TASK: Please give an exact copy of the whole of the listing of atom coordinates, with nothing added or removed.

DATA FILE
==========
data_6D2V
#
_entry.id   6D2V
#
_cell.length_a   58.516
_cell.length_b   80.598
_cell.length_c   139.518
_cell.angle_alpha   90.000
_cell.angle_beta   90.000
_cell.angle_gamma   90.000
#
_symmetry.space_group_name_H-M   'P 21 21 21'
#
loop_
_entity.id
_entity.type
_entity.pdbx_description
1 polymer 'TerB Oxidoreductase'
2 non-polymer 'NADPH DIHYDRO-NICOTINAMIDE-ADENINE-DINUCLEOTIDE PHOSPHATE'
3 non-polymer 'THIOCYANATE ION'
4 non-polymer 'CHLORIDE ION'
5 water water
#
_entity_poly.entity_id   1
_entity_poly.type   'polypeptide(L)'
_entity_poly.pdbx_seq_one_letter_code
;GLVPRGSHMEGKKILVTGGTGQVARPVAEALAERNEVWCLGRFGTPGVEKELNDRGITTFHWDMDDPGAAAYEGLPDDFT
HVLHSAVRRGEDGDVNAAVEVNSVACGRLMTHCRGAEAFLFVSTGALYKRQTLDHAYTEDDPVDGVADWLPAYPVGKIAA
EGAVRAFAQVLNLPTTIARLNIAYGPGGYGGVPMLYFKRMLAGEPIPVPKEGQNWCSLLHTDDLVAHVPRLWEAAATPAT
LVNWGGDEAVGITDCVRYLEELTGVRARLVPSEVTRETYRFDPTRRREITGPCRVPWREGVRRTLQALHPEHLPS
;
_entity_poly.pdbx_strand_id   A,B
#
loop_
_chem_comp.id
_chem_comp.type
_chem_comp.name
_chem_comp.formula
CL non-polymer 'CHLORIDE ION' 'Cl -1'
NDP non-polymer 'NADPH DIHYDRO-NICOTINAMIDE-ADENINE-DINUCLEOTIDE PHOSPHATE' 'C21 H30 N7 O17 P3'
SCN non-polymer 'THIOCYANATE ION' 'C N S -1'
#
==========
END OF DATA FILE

data_6D2V
#
_entry.id   6D2V
#
_cell.length_a   58.516
_cell.length_b   80.598
_cell.length_c   139.518
_cell.angle_alpha   90.000
_cell.angle_beta   90.000
_cell.angle_gamma   90.000
#
_symmetry.space_group_name_H-M   'P 21 21 21'
#
loop_
_entity.id
_entity.type
_entity.pdbx_description
1 polymer 'TerB Oxidoreductase'
2 non-polymer 'NADPH DIHYDRO-NICOTINAMIDE-ADENINE-DINUCLEOTIDE PHOSPHATE'
3 non-polymer 'THIOCYANATE ION'
4 non-polymer 'CHLORIDE ION'
5 water water
#
_entity_poly.entity_id   1
_entity_poly.type   'polypeptide(L)'
_entity_poly.pdbx_seq_one_letter_code
;GLVPRGSHMEGKKILVTGGTGQVARPVAEALAERNEVWCLGRFGTPGVEKELNDRGITTFHWDMDDPGAAAYEGLPDDFT
HVLHSAVRRGEDGDVNAAVEVNSVACGRLMTHCRGAEAFLFVSTGALYKRQTLDHAYTEDDPVDGVADWLPAYPVGKIAA
EGAVRAFAQVLNLPTTIARLNIAYGPGGYGGVPMLYFKRMLAGEPIPVPKEGQNWCSLLHTDDLVAHVPRLWEAAATPAT
LVNWGGDEAVGITDCVRYLEELTGVRARLVPSEVTRETYRFDPTRRREITGPCRVPWREGVRRTLQALHPEHLPS
;
_entity_poly.pdbx_strand_id   A,B
#
loop_
_chem_comp.id
_chem_comp.type
_chem_comp.name
_chem_comp.formula
CL non-polymer 'CHLORIDE ION' 'Cl -1'
NDP non-polymer 'NADPH DIHYDRO-NICOTINAMIDE-ADENINE-DINUCLEOTIDE PHOSPHATE' 'C21 H30 N7 O17 P3'
SCN non-polymer 'THIOCYANATE ION' 'C N S -1'
#